Advanced Female Hormone Blood Test, from our experts to you.Dr Sam Rodgers MBBS, MRCGP
Chief Medical Officermeet our doctors
What can I learn from this test?
With our advanced profile, you can look at the hormones that govern your reproductive system, including hormones that support the maturation and release of a healthy egg for ovulation and conception. It also includes a full thyroid function test with thyroid antibodies to give you a complete view of your thyroid hormones.
Hormone balance is also important for mood, energy, weight and bone health. You may want to test your hormones to see if a hormone decline or imbalance could be causing symptoms such as irregular periods, mood swings, and male characteristics (acne and male pattern hair growth associated with polycystic ovaries). By including a free androgen index (FAI), we can calculate the amount of testosterone that is available to your cells. High levels of male androgens can be associated with polycystic ovary syndrome.
Why does it test my thyroid function?
Many of the symptoms of unbalanced or declining hormones that come with age can be similar to symptoms of an underactive thyroid. Thyroid disorders affect more women than men and are often caused by an autoimmune condition - when the body's antibodies start attacking the thyroid gland. Our test identifies whether your thyroid is functioning normally or whether an autoimmune condition could be causing symptoms.
Elevated thyroid antibodies are also associated with an increased risk of miscarriage, even if your thyroid hormones are within the normal range. An under-treated thyroid disorder can increase risks to the mother and the foetus in pregnancy.
When should take this test?
This test should be taken on day three of your cycle, three days after your period has started - although it can be taken on days two, four, or five. Our doctors will interpret your results and let you know whether your hormone levels are normal for the stage of your cycle and your age.
Please note that any hormones you take for contraception or hormone replacement therapy (HRT) will influence your results. If you are looking for a true picture of your natural hormone status, please take this test at least 12 weeks after stopping any hormone replacement or contraceptive pill, implant, or hormone IUD. If you are premenopausal and do not wish to become pregnant, please use an alternative non-hormonal form of contraception. If you have not been through menopause, we suggest waiting until your periods have re-established a regular cycle (for you) before taking this test.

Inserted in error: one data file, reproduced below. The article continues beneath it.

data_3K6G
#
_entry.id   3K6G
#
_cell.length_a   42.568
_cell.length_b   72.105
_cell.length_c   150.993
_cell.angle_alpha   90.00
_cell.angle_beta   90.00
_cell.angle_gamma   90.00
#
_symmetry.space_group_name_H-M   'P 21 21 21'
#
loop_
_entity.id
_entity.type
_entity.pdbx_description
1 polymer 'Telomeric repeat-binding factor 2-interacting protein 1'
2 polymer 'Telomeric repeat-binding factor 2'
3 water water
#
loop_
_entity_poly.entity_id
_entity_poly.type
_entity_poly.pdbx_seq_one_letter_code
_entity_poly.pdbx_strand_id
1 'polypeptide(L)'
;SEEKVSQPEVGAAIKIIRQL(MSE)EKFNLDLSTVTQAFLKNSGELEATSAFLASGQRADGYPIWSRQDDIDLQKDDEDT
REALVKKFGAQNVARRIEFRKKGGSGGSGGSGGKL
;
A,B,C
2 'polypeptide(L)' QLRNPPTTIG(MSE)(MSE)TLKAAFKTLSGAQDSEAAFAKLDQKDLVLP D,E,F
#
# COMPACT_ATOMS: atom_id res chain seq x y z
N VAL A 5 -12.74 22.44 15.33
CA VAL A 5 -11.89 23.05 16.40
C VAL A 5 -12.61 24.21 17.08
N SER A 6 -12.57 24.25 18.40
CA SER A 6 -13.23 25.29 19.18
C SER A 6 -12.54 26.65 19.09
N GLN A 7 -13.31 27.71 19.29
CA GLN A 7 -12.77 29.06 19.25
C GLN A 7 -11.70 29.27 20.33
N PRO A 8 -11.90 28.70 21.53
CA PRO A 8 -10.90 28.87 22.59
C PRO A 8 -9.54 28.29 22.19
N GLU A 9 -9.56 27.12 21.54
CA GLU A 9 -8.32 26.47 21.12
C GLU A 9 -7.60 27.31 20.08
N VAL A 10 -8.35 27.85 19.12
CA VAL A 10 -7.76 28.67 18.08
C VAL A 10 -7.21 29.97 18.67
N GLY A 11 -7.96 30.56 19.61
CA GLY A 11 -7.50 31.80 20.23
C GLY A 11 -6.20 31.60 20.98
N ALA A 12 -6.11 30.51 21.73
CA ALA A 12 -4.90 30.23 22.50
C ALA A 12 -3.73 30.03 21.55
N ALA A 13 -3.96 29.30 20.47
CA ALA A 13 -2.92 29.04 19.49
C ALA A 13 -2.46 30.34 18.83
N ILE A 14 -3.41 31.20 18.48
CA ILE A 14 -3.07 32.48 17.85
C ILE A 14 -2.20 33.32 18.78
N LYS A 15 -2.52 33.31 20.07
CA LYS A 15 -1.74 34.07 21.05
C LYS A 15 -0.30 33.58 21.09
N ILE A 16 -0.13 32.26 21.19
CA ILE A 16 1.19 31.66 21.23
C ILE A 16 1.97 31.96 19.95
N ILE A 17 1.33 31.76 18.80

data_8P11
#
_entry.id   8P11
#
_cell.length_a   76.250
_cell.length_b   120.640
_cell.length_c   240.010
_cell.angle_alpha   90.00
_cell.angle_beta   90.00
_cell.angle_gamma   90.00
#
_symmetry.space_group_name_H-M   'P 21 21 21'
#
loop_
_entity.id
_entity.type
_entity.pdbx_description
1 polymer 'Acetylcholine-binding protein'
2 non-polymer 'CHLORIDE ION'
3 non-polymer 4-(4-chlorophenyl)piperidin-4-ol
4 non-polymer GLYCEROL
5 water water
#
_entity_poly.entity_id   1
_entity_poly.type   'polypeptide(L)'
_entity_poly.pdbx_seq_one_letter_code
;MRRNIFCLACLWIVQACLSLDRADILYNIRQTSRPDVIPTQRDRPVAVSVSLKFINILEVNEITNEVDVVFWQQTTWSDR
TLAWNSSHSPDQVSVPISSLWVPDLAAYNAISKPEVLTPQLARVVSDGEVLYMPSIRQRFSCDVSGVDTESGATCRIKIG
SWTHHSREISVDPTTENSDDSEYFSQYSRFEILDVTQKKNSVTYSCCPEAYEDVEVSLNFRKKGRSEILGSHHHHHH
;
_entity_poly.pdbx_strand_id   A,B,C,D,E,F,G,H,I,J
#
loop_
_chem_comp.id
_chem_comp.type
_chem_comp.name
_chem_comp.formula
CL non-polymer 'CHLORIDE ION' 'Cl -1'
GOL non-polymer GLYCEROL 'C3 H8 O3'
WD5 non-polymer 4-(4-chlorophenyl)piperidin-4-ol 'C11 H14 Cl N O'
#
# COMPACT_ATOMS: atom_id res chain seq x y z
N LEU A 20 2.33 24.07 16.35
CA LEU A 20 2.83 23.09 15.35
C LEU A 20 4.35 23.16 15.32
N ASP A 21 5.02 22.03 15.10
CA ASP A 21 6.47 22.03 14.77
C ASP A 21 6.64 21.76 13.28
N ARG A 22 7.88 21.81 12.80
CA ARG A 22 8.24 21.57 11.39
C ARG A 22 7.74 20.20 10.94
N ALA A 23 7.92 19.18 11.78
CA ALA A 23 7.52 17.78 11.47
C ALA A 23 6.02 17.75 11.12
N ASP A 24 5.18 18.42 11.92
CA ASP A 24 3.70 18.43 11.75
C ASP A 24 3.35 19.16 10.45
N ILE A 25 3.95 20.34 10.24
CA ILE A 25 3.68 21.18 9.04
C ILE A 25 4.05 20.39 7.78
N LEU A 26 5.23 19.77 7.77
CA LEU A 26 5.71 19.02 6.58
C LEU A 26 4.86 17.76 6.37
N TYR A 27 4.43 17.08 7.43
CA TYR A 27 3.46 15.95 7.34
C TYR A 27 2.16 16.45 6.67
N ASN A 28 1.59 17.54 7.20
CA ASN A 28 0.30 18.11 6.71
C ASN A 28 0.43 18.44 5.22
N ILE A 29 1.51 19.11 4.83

How to prepare for your test?
Prepare for your Advanced Female Hormone Blood Test by following these instructions. Please take your sample before 10am. Take this test two to five days after the start of your period, ideally on day three. It can be taken any time if you do not have periods. Hormonal contraception can affect this test, taking a break from this and using barrier contraception will give more accurate results. You should take this test before you take any medication or vitamin/mineral supplements. Do not take biotin supplements for two days before this test, discuss this with your doctor if it is prescribed. If you use hormone gels, pessaries, patches, or tablets, we strongly recommend selecting a venous sample to minimise contamination sometimes seen with finger-prick tests. Otherwise, administer any hormone supplements using gloves, and make sure your fingers have not been in contact with hormone supplements for at least four weeks before taking the test. Hormones can be absorbed deep within the skin even after minimal contact and remain there for weeks despite vigorous handwashing.